Posted on Mon, Apr 27, 2015

While our own mortality is something we rarely want to think about, it is necessary to plan for it in order to provide for our family and loved ones once we are gone.  As tax advisors, part of our role is to ensure you are thinking about your estate plan and the beneficiaries of the wealth you have worked so hard to build over the course of your life. Choosing your beneficiaries, or what your beneficiaries receive, is not a “one-and-done” event--situations are not static and change over time. Accordingly, estate plans should be reviewed regularly to ensure that the goals are consistent with both your financial and non-financial objectives.

 

Life-changing events such as births, marriages,

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Life Transitions: 10.3 Tax Facts About Selling a Home

Posted on Mon, Oct 06, 2014

Life is full of changes.  Big changes.  Selling one’s home certainly qualifies as one. For many it is among the largest financial transactions they will ever make, and one of biggest assets they will ever own. There are often life transitions, such as marriage, divorce, loss of spouse, or career change that may cause one to sell a home.  And, understandably, because of these layered issues, taxes usually are not at the forefront of thought. The Tax Warriors® would like to share some helpful facts that you should know if you sell your home. 

 

Here are 10.3 facts to keep in mind if you sell your home this year:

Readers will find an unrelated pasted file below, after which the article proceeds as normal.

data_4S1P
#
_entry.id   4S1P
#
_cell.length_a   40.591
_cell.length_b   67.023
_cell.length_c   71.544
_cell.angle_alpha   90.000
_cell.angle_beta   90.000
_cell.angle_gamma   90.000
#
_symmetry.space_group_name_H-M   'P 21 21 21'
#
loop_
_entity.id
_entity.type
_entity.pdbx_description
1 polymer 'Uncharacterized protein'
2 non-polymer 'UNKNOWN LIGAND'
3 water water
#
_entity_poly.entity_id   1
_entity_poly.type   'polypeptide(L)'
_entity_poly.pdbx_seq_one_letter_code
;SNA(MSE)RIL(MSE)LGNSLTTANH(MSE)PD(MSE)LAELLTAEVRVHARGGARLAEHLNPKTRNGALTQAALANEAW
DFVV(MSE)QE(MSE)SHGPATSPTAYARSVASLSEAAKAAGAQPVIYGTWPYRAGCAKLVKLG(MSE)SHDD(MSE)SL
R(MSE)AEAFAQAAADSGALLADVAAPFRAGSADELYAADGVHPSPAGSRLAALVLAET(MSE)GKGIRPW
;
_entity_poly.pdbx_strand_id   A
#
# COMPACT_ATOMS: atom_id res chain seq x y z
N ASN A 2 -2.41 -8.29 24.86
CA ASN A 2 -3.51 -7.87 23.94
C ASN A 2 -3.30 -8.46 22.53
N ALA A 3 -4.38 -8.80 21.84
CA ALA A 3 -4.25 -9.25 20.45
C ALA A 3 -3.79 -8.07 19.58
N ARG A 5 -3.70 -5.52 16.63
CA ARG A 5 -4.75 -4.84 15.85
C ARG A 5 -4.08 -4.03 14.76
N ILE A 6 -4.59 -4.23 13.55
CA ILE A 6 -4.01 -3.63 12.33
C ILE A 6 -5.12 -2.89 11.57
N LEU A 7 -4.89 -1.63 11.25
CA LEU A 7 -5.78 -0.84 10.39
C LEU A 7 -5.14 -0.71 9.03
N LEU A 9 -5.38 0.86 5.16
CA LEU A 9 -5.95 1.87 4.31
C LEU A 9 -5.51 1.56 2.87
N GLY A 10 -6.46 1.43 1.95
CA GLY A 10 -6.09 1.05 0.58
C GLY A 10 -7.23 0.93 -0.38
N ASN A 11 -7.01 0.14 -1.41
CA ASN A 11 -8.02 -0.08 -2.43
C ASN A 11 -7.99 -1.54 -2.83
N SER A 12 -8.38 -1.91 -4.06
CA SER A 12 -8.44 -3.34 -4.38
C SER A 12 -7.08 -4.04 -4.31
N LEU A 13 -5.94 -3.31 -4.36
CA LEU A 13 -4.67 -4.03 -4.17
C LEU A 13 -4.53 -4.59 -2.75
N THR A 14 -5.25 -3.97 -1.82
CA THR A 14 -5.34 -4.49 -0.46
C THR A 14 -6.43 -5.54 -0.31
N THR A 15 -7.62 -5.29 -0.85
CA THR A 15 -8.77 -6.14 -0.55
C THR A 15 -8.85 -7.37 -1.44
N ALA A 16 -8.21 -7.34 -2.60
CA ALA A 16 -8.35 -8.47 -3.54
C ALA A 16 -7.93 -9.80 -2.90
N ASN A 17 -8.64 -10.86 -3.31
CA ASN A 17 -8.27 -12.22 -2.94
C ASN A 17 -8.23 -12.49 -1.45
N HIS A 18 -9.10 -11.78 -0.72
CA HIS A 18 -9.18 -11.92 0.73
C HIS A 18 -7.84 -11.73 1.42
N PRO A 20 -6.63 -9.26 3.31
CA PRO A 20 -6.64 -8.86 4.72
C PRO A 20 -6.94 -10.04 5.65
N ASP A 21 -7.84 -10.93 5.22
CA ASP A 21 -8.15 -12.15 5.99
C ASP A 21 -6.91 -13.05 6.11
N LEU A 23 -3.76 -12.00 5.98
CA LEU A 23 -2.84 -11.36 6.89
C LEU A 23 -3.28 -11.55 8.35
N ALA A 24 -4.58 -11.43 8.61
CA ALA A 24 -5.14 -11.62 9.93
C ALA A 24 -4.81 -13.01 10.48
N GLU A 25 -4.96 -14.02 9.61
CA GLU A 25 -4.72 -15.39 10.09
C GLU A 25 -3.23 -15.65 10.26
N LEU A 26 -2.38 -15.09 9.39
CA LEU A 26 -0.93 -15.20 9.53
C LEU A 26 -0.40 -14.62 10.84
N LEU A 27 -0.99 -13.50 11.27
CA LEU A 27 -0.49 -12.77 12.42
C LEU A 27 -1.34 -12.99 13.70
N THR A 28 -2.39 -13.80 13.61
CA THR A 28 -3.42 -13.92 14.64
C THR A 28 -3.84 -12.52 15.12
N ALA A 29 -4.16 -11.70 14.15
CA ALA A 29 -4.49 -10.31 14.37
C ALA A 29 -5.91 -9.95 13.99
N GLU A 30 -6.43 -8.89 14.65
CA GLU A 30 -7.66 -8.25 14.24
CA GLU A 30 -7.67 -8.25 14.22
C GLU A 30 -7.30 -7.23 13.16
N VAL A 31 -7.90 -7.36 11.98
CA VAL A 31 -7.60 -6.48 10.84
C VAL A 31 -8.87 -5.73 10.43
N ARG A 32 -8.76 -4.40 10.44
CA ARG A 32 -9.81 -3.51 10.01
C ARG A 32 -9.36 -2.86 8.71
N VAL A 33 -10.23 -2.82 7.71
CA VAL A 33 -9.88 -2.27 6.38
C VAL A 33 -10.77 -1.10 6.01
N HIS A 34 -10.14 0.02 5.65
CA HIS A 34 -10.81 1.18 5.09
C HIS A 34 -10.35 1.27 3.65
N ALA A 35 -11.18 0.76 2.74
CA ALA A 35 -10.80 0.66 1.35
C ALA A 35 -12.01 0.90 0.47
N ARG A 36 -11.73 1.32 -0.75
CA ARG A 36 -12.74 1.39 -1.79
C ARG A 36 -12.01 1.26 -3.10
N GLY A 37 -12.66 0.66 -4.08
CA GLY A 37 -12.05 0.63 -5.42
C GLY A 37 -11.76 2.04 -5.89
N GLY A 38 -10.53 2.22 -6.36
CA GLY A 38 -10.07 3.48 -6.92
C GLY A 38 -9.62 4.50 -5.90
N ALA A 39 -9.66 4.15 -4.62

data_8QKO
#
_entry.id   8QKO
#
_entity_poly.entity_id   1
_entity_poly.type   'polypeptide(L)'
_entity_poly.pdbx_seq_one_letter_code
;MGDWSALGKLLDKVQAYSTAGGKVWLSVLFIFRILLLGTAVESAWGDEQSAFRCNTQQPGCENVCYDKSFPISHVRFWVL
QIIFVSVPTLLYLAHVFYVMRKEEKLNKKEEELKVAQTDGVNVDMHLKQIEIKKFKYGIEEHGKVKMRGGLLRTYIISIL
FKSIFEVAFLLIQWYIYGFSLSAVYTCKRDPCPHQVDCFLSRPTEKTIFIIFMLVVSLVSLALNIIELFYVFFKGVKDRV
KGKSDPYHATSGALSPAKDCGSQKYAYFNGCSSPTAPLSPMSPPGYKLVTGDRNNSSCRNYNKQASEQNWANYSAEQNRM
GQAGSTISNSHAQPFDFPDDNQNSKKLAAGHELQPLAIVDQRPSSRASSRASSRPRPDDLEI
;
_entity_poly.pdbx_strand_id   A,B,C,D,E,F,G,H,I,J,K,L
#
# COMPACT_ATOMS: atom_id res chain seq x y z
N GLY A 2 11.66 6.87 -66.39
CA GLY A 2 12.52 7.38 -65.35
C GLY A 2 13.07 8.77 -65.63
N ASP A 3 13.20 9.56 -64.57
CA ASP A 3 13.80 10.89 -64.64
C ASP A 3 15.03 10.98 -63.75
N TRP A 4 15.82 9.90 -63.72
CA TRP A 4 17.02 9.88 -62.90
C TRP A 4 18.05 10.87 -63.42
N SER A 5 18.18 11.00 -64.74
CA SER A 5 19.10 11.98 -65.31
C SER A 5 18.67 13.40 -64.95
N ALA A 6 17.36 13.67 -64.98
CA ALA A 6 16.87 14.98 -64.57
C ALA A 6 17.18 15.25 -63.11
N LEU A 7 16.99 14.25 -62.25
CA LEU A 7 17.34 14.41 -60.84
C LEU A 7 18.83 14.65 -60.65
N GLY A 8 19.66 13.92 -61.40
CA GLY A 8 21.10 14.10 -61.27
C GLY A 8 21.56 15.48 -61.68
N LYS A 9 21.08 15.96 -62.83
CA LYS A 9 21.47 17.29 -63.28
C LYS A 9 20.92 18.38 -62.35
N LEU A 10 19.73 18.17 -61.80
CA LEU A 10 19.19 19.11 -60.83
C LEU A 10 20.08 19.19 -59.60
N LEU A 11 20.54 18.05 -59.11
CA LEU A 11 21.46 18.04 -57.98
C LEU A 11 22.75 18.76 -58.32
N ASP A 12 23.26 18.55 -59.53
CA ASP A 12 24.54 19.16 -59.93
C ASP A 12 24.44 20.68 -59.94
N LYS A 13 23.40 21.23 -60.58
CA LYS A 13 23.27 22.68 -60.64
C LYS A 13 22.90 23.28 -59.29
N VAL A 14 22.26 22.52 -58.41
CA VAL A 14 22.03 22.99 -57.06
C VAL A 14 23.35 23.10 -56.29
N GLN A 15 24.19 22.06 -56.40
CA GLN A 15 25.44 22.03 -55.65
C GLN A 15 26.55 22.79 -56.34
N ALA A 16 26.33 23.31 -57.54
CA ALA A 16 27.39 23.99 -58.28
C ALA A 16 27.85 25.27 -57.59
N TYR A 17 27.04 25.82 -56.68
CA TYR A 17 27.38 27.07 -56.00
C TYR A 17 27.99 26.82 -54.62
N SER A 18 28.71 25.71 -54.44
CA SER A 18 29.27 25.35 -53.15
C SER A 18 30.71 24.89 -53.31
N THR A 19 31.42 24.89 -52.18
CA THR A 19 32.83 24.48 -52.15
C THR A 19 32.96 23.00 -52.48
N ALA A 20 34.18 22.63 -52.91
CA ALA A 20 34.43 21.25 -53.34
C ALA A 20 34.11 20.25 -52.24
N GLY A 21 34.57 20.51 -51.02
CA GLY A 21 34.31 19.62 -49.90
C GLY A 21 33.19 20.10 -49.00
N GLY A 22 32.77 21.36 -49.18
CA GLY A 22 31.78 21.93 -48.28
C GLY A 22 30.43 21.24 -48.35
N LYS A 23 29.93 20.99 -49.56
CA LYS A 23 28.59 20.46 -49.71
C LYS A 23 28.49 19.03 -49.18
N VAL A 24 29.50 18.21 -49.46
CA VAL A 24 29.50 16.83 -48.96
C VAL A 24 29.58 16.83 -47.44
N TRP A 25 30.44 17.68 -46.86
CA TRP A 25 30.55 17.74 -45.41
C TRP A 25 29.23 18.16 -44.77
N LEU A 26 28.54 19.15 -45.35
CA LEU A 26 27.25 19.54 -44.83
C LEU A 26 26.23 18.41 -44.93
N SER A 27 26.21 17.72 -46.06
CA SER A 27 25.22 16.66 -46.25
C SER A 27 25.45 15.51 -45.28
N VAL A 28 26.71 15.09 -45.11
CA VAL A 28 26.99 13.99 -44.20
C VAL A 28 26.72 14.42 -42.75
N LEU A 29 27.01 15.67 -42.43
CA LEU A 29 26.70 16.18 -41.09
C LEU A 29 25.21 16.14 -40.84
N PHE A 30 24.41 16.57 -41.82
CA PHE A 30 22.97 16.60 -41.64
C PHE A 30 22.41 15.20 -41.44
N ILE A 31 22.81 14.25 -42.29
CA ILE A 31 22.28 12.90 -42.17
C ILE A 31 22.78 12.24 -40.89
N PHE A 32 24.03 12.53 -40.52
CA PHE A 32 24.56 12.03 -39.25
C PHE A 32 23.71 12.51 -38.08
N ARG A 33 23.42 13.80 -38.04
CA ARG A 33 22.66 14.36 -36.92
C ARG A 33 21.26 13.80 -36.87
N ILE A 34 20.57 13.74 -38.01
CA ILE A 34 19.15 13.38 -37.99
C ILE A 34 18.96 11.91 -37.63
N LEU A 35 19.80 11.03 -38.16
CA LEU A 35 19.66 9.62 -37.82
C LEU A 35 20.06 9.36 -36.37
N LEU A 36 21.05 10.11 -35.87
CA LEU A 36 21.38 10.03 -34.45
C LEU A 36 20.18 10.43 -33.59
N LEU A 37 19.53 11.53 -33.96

1. If you have a capital gain on the sale of your home, you may be able to

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Life Transitions: Tax Implications of Divorce or Legal Separation – Part II

Posted on Tue, Jul 22, 2014

As discussed in Part I of this blog series, divorce or legal separations can be complex and litigious situations. In this two-part series, we explain tax issues that may arise for those in the midst of a divorce. It is information that could be helpful for individuals in the early stages of the divorce or separation process.

 

Last week, we focused on topics for couples with children.  In Part II, we will look at other topics like business dealings, property disputes and pension benefits (as well as some others). We wish to reiterate that the personal and emotional toll that divorce takes on couples is serious business and we realize that tax concerns may not be at the forefront of one’s

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Life Transitions: Tax Implications of Divorce or Legal Separation - Part I

Posted on Mon, Jul 14, 2014

Taxes impact all aspects of our lives; from birth to death and everything in between. This is especially true in the realm of divorce or legal separation. In addition to the many personal issues the divorce process entails, several tax concerns should be considered to ensure that costs are minimized and that important tax-related decisions are properly made. Emotions can run high during this time, but a failure to acknowledge and address important financial issues can make the process even more stressful.

 

In this, the first of a two-part blog series, we will look at the critical issues that should be addressed during the transitional phase of divorce or separation with a special focus on

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Temporary Alimony Payments Not Deductible Without Signed Agreement

Posted on Wed, Jun 26, 2013

 

If you get married, there are plenty of documents to sign to establish and recognize the union. When seeking a divorce it takes an equal, if not greater, amount of signed paperwork to undo all that has been done. Through it all, one thing is certain—nothing is final until it is signed by both parties.  And, making financial commitments without a signed agreement can be costly. Just ask James Faylor.

 

In the case of James J. Faylor, the Tax Court has held that $20,000 in temporary support payments made by an individual to his spouse did not qualify as alimony. The spouses were divorcing and the payments were made under a temporary support agreement that was being negotiated by their